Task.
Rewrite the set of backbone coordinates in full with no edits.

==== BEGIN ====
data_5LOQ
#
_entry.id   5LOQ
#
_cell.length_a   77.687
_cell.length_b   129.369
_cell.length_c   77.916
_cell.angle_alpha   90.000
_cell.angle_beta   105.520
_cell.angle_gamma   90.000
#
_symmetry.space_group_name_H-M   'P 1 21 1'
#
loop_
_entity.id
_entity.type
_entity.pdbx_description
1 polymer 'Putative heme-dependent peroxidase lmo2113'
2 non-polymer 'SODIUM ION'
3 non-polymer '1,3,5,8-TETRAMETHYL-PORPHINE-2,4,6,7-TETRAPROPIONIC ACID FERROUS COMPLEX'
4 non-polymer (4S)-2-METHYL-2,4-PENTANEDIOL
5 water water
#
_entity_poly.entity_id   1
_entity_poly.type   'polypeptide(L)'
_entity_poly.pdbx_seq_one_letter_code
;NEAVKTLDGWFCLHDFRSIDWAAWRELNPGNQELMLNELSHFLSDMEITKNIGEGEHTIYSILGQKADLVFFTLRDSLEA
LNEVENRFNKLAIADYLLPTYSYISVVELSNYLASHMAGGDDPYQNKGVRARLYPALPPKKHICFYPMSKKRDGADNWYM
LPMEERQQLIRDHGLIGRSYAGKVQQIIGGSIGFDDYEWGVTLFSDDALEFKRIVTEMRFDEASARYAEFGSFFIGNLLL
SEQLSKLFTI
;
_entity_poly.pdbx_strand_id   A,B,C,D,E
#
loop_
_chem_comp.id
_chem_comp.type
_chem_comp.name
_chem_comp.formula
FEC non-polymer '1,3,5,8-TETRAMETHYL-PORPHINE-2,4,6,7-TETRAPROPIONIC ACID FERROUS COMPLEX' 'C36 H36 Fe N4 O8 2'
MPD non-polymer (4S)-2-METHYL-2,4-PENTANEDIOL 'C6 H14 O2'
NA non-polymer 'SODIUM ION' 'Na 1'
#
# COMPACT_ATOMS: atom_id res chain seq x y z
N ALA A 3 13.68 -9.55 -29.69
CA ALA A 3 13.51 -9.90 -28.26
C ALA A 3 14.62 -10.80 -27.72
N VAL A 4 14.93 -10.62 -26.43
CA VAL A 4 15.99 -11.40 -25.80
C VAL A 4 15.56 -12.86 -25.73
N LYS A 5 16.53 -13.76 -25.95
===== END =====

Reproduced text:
data_5LOQ
#
_entry.id   5LOQ
#
_cell.length_a   77.687
_cell.length_b   129.369
_cell.length_c   77.916
_cell.angle_alpha   90.000
_cell.angle_beta   105.520
_cell.angle_gamma   90.000
#
_symmetry.space_group_name_H-M   'P 1 21 1'
#
loop_
_entity.id
_entity.type
_entity.pdbx_description
1 polymer 'Putative heme-dependent peroxidase lmo2113'
2 non-polymer 'SODIUM ION'
3 non-polymer '1,3,5,8-TETRAMETHYL-PORPHINE-2,4,6,7-TETRAPROPIONIC ACID FERROUS COMPLEX'
4 non-polymer (4S)-2-METHYL-2,4-PENTANEDIOL
5 water water
#
_entity_poly.entity_id   1
_entity_poly.type   'polypeptide(L)'
_entity_poly.pdbx_seq_one_letter_code
;NEAVKTLDGWFCLHDFRSIDWAAWRELNPGNQELMLNELSHFLSDMEITKNIGEGEHTIYSILGQKADLVFFTLRDSLEA
LNEVENRFNKLAIADYLLPTYSYISVVELSNYLASHMAGGDDPYQNKGVRARLYPALPPKKHICFYPMSKKRDGADNWYM
LPMEERQQLIRDHGLIGRSYAGKVQQIIGGSIGFDDYEWGVTLFSDDALEFKRIVTEMRFDEASARYAEFGSFFIGNLLL
SEQLSKLFTI
;
_entity_poly.pdbx_strand_id   A,B,C,D,E
#
loop_
_chem_comp.id
_chem_comp.type
_chem_comp.name
_chem_comp.formula
FEC non-polymer '1,3,5,8-TETRAMETHYL-PORPHINE-2,4,6,7-TETRAPROPIONIC ACID FERROUS COMPLEX' 'C36 H36 Fe N4 O8 2'
MPD non-polymer (4S)-2-METHYL-2,4-PENTANEDIOL 'C6 H14 O2'
NA non-polymer 'SODIUM ION' 'Na 1'
#
# COMPACT_ATOMS: atom_id res chain seq x y z
N ALA A 3 13.68 -9.55 -29.69
CA ALA A 3 13.51 -9.90 -28.26
C ALA A 3 14.62 -10.80 -27.72
N VAL A 4 14.93 -10.62 -26.43
CA VAL A 4 15.99 -11.40 -25.80
C VAL A 4 15.56 -12.86 -25.73
N LYS A 5 16.53 -13.76 -25.95